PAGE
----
"What Will You Do With All Your Time?"
"You've been a professional all your life," my friend's friend in California exclaimed. "How can you retire and do NOTHING?! What will you do with all your time? You'll go nuts!" she predicted knowingly.
(Why is it that Jewish women professionals always sound like know-it-alls? Is this some gene handed down from mother to daughter? Maybe its imprinted in childhood from the voice of the all-knowing Ima?)
I told her that I've worked since I was 15. That didn't include baby-sitting jobs I held earlier. My parents firmly believed that too much time on my hands would lead to trouble, so I was working full-time in the summers from 15 years old onward, and part-time during the school year, while doing advanced placement classes in a college-prep high school. I had three jobs at one point while going to college full-time. I worked through law school, and even though work-study only paid for 20 hours a week, it was gospel that to get hired one put in at least 35 hours a week, the difference being unpaid. Then I passed the bar exam and got to work seven days a week!
I've joked with friends that we became observant in order to get a day off.......
What am I going to do with my time? I'm going to LIVE!!
I'm learning Hebrew. I want to go back and brush up on French and German and I want to learn at least the rudimentary politenesses of Arabic.
I'm being a full-time mother. Its wonderful to be home in the afternoon when my son gets home and ask him about his day; its great to be able to take him shopping for clothes at 3 pm in the afternoon; its a treat to be able to go out for dinner with him at the Food Court because although the food is "mall food" I get to see him and stroll around and window shop with him, instead of rushing home to a quick dinner and homework for both of us.
I'm being kind to myself; instead of working full tilt and rushing around from store to store Wednesday, Thursday and Friday hunting for kosher food, and prepping what can be prepped ahead of time, and parsing my work day to get home on-time for Shabbat, we take it easy. We walk down to Bet Lechem Street for coffee at Kalo, and afterwards buy a ready-cooked kosher chicken at Ragu, then some fresh produce on the corner of Ester HaMalca, then pick up sweetrolls and challah at Rafi's in Talpiot, then wander home and meander through the Jerusalem Post....Erev Shabbat here is Israel's equivalent to "Saturday" in California.....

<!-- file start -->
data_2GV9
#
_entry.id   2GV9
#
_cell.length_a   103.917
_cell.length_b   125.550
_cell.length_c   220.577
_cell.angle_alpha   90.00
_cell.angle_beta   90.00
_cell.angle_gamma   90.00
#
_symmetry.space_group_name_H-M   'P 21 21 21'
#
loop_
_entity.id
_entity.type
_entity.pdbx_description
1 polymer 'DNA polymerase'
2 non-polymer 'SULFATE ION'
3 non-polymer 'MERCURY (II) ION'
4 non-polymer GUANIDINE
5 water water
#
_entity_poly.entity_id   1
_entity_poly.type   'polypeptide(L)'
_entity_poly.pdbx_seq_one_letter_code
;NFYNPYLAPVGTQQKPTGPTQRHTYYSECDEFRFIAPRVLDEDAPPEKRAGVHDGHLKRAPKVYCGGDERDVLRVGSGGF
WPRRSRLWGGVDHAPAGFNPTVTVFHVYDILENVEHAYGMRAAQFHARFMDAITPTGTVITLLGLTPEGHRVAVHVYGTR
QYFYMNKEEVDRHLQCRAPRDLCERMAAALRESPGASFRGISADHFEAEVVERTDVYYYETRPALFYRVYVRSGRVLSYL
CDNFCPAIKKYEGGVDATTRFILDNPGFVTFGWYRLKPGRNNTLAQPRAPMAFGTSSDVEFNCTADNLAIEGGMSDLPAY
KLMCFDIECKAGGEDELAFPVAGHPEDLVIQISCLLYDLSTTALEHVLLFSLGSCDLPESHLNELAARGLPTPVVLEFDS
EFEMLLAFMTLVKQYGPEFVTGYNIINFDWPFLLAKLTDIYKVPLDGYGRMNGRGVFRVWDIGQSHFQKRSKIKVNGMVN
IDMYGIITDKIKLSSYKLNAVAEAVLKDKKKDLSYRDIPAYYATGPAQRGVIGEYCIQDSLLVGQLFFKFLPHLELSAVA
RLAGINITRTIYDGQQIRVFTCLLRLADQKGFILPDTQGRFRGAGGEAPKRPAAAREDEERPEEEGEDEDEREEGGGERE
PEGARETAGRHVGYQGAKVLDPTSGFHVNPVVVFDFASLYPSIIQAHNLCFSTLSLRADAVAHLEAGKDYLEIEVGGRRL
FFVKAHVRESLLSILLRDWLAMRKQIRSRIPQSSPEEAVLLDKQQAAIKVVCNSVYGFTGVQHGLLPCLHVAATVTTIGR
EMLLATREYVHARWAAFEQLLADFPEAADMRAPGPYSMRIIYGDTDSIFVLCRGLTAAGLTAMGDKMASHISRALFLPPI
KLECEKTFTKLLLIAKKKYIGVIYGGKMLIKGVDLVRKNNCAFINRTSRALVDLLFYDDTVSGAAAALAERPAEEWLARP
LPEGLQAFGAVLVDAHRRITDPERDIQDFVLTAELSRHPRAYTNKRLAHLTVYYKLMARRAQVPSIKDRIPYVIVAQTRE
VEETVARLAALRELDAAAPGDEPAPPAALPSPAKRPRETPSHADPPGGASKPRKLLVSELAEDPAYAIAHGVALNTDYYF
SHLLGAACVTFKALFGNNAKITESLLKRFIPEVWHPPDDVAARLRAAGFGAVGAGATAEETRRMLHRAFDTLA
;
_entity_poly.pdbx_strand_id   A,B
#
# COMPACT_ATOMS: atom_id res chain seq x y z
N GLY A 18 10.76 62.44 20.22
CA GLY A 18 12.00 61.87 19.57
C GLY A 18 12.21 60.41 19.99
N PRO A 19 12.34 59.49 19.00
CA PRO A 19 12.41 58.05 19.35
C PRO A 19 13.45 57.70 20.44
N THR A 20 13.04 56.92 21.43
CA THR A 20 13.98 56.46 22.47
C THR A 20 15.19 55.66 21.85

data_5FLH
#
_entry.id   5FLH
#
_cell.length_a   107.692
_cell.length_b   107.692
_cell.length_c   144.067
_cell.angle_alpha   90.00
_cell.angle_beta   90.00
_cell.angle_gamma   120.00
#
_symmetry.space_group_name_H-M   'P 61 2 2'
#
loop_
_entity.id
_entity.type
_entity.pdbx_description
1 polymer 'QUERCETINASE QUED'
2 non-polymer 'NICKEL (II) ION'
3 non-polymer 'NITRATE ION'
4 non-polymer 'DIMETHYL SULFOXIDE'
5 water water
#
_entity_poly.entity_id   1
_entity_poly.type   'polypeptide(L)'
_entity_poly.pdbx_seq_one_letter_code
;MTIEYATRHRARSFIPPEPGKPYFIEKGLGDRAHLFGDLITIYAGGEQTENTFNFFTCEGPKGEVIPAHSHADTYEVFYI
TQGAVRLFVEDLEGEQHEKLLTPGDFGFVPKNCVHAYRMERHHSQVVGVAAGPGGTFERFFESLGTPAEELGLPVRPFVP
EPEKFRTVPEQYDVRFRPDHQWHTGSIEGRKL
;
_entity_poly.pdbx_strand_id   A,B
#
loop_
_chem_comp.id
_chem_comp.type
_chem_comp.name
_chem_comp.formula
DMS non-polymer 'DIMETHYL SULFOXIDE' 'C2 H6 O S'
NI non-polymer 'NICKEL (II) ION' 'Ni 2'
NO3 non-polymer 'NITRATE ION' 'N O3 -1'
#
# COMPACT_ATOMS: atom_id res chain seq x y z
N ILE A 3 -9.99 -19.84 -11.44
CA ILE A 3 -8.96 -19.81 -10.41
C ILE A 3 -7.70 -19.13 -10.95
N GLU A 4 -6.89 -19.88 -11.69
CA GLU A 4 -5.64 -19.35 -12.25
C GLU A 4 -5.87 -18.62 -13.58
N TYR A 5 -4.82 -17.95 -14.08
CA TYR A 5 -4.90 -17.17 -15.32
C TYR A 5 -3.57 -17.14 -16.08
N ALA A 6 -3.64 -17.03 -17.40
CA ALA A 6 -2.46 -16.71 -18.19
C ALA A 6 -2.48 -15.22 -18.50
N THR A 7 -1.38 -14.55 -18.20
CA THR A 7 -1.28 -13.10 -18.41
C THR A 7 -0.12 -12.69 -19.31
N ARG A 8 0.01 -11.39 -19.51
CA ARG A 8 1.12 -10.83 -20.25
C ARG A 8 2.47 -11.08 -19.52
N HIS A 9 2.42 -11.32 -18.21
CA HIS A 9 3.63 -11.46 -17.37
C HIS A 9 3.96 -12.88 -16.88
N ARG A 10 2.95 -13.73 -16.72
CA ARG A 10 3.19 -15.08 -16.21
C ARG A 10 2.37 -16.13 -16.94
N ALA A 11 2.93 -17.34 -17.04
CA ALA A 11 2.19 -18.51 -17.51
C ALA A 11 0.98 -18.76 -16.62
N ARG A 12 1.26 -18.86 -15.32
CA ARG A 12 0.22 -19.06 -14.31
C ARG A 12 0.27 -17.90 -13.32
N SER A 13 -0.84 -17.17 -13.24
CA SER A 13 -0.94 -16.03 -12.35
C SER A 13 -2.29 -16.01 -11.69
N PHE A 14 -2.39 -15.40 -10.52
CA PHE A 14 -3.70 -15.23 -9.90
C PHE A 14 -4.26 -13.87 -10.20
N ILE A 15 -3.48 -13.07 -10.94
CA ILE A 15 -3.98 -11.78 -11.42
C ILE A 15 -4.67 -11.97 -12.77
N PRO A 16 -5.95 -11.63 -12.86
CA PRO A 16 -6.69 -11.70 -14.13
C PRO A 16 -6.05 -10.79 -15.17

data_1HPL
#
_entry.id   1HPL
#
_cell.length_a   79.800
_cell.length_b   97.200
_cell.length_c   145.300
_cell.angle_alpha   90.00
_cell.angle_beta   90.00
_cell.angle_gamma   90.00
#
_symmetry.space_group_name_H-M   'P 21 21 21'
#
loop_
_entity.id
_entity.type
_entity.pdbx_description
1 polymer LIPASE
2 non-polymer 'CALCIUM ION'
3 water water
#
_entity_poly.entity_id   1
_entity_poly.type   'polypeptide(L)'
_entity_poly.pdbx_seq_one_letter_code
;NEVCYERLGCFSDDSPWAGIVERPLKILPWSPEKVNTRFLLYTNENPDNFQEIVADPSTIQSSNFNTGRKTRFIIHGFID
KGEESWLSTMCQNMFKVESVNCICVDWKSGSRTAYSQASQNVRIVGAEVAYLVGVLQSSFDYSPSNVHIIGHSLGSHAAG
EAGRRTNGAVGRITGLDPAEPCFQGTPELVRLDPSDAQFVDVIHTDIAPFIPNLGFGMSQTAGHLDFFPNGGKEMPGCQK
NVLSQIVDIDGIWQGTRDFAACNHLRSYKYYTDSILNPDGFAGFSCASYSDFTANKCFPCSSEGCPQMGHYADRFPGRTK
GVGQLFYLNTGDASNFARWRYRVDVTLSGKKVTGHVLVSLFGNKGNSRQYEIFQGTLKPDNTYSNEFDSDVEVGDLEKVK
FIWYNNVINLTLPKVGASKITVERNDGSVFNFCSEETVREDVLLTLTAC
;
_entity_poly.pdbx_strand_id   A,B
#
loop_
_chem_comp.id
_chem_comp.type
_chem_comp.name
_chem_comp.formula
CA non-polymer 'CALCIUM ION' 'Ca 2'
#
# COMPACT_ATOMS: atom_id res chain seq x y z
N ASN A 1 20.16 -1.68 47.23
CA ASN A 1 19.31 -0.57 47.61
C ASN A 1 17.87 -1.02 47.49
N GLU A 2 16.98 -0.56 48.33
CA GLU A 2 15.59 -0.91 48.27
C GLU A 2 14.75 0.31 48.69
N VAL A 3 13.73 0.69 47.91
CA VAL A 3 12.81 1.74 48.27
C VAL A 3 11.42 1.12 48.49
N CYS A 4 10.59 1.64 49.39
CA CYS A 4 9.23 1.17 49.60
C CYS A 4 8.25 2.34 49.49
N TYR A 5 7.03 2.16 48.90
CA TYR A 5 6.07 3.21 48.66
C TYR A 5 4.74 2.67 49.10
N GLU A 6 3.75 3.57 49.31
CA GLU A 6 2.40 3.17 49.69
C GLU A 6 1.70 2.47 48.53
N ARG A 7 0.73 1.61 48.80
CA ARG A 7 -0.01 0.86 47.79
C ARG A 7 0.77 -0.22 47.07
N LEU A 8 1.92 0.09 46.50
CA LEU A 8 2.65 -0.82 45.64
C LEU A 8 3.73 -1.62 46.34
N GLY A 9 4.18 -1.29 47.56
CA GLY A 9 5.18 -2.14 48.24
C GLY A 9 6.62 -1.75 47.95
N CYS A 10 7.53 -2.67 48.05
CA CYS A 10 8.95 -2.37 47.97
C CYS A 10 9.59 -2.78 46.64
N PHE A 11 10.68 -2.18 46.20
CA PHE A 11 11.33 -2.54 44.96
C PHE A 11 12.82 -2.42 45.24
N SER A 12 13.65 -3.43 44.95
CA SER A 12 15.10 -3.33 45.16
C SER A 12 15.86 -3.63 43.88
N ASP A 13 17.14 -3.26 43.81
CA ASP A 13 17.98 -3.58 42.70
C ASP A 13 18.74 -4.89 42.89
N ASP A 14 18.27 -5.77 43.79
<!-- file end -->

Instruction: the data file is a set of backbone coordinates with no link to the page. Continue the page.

I comparison shop, albeit I need Yossi's and Ronit's and Tilda's help---I have the time to compare prices on floor tile at different shops and to hunt around for bargains on appliances.
I go to the gym. Daily. Being a full-time prosecutor with children who had full-time problems (I had step-children who came with their own baggage in need of sorting), somehow taking care of my own needs (exercise, new clothes, trips with the family) always seemed to come in last. Now I have a schedule which is open enough to accomodate everyone's needs.
I want to take a course in archeology and then I want to see every inch of Israel.
Once we're in the new apartment, I'd like to learn to sew. I love to quilt, but I haven't produced much since I have to do it by hand. A sewing machine and some quilting lessons would be perfect!
I would like to learn. Matan and Nishmat and Pardes are all near by, and I would like to take at least one course per semester from one of them, and become a bit more knowledgable than I am right now.
I want to volunteer somewhere where no one speaks English---I can make myself useful while improving my Hebrew.
The list goes on. However, the question was silly. What will I do with my time? Well, life is given to us to be lived, and I want to live it as fully as possible. Working 60 hours a week (minimum) and chaining myself to a desk until age and infirmity mandate retirement is not my idea of "living."
It's never a good idea to define one's self by one's work. Work is what you do, not who you are. I have here the grace to spend a bit more time on who I am instead of what I did, and I'm grateful for the chance.
Life, here I come!